Local News

  • Holy Trinity Catholic Church to start children's choir

    Note: In this week's edition, Doug O'Neill's email adress was incorrectly listed. This story has his correct email address, which is: oneilldoug52@gmail.com

    Starting after Labor Day, the Holy Trinity Church in Fredericktown will have a new choir – one comprised of children.

    According to Doug O’Neill, director of sacred music, there has not been a children’s choir in their parish for a long time.

  • Walker's wheels keep on turning

    6:16 a.m.

    While much of the county is just now waking up, James Murray Walker Jr., 77, who’s already been up since 4:30, performs a walk around on his bus — No. 39. The sound of bus engines idling fills the air as Walker checks the lights, looks for damage and checks the tire pressure.

    Safety strobes flash through the darkness as he steps inside and turns the key. The dashboard lights up like a pilot’s cockpit, and Walker checks the engine gauges for proper operation. Everything’s good to go.

  • Local woman wins $200,000 in lottery

    You can stop checking your tickets.

    That’s because one lucky lady from Washington County has won the lottery.

    Friday night’s Cash Ball drawing yielded a $200,000 winner. She purchased the ticket from the Five Star located at 810 Bardstown Road in Springfield.

    The winning numbers were 2 – 5 – 21 – 27. The Cash Ball was 9.

    Susan Riggle, a manager at the location, said they’ve never sold a winning ticket with that kind of value, to her knowledge.

    “I think it’s awesome,” she said.

  • Blandford has third book published

    In 17 years of teaching science, Washington County native Millie Blandford used a large variety of activities that her students enjoyed, and now, she is sharing those ideas with the world.

    This past April, Blandford saw her third resource book, Literacy in the Science Classroom, published by Incentive Publications by World Book.

    Specifically, she said that the resource book shares classroom activities geared toward helping students learn to read, write, listen to and speak about scientific texts and presentations in the classroom.

  • Flowers brothers return from GSP

    This is the first installment of a series focusing on Washington County students who attended the Governor’s Scholars Program.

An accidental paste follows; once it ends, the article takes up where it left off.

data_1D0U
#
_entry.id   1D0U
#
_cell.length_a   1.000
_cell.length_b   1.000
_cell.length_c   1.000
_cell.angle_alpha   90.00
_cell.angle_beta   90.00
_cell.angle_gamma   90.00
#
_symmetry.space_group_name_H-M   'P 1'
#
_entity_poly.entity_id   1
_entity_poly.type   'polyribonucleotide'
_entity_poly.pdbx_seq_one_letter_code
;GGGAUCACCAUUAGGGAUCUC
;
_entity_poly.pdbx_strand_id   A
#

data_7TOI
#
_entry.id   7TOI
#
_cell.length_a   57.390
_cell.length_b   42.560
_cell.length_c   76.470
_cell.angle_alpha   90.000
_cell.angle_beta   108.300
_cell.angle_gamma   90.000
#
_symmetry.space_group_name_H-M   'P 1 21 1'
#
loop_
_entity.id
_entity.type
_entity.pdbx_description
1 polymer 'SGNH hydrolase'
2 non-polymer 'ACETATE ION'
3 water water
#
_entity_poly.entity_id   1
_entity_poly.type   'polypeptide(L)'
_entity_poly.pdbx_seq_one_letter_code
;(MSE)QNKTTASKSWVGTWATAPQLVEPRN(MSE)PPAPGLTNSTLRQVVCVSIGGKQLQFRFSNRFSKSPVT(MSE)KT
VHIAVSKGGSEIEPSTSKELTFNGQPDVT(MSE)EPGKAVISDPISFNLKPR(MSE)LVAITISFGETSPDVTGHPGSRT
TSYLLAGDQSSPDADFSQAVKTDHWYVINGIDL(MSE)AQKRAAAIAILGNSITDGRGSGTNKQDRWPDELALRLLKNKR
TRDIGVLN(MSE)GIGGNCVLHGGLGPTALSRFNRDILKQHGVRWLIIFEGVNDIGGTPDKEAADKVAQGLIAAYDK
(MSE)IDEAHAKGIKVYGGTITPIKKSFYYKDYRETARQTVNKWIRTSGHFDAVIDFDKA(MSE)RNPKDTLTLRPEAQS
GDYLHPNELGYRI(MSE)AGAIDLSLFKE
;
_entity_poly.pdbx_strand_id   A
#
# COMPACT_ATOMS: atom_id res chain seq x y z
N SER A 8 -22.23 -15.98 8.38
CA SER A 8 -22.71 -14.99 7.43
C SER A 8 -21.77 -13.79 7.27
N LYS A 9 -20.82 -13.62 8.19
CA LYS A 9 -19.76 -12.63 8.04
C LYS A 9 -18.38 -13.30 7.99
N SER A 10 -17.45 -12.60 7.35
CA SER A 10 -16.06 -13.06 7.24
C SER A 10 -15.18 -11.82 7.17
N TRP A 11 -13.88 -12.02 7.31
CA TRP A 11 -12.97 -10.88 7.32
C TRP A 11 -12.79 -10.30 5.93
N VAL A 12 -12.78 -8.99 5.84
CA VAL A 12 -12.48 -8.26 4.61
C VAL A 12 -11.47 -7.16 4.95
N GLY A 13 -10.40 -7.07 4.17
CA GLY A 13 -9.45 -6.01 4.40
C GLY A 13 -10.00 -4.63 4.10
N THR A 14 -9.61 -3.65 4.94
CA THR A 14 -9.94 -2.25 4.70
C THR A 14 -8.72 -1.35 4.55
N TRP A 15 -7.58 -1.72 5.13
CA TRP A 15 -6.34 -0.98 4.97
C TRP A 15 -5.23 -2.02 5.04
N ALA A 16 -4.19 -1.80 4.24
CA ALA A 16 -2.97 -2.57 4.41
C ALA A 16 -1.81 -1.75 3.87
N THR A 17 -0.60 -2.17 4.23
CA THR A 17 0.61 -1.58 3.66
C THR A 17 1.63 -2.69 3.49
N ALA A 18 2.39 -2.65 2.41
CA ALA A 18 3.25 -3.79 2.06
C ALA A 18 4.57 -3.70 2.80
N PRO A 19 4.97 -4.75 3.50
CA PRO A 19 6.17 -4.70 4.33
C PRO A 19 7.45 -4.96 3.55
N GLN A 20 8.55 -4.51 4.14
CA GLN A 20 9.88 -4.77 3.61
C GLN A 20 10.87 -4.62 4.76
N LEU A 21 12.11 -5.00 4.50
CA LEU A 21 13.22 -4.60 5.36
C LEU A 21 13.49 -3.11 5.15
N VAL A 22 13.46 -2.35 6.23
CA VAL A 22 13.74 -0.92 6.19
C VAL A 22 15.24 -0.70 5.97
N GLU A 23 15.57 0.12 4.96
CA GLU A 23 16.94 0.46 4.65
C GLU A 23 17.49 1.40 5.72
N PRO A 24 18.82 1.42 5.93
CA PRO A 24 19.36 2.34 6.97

Andrew and Patrick Flowers, both 17, sons of Dr. Don and Dana Flowers, are not your average teenage boys. When you meet them for the first time, they smile and give you a hearty handshake, and speak with confidence.

  • Local family hosts exchange student from Japan

    Imagine having a visitor whose home is approximately 6,000 miles away and the only way to communicate is by using a book or smartphone.

    Now imagine having that visitor for nearly a month, and despite every language barrier, your cultures are shared and a lifetime friendship is built.

    That’s the way it is at the Samudio house this month. The family of five is hosting a young lady who came all the way from Japan through the Labo International Exchange Program.

    Her name is Himari Okomoto.

  • State gas tax rate drops felt

    Washington County Fiscal Court met Aug. 10, and the reverberations from the state gas tax rates dropping were felt with great effect.

    According to Washington County Judge-Executive John Settles, the court received one of its county road aid checks from the state and it was significantly lower than what was expected.

    It was estimated Washington County would receive $135,000 but instead received a check for $121,435.
    Settles said the county’s other two upcoming checks for this year will also be significantly lower.

  • Park could see multi-purpose facility

    Brian Mattingly, speaking on behalf of the Idle Hour Park Board, presented a project during last week’s regularly scheduled Springfield City Council meeting about the possibility of building a multi-purpose facility at Idle Hour Park.

    Mattingly stated that the facility would have a variety of functions, but mainly, it would serve three purposes.

    For one, the project would provide year-round batting, pitching and base-running practice for both softball and baseball players.

  • 'Take up your cross...'

    As the cars passed by Daniel Byrd heading east down US 150, driver double takes were frequent, with looks that seemed to be begging the question of whether or not their eyes were deceiving them.

    They weren’t.

    What they saw was Byrd, hoisting a large, white cross as he trudged along the highway, his eyes continuously looking ahead with an occasional return wave to friendly passers-by.

  • A peek inside a renovated landmark

    There was a packed house during Friday’s ribbon cutting hoping to see firsthand the long-anticipated renovations of the historic 1896 W.K. Robertson Building.

    It was originally constructed in 1896 as a dry goods store and served as a staple of downtown Springfield until the 1980s, the last time its facilities were used as a business.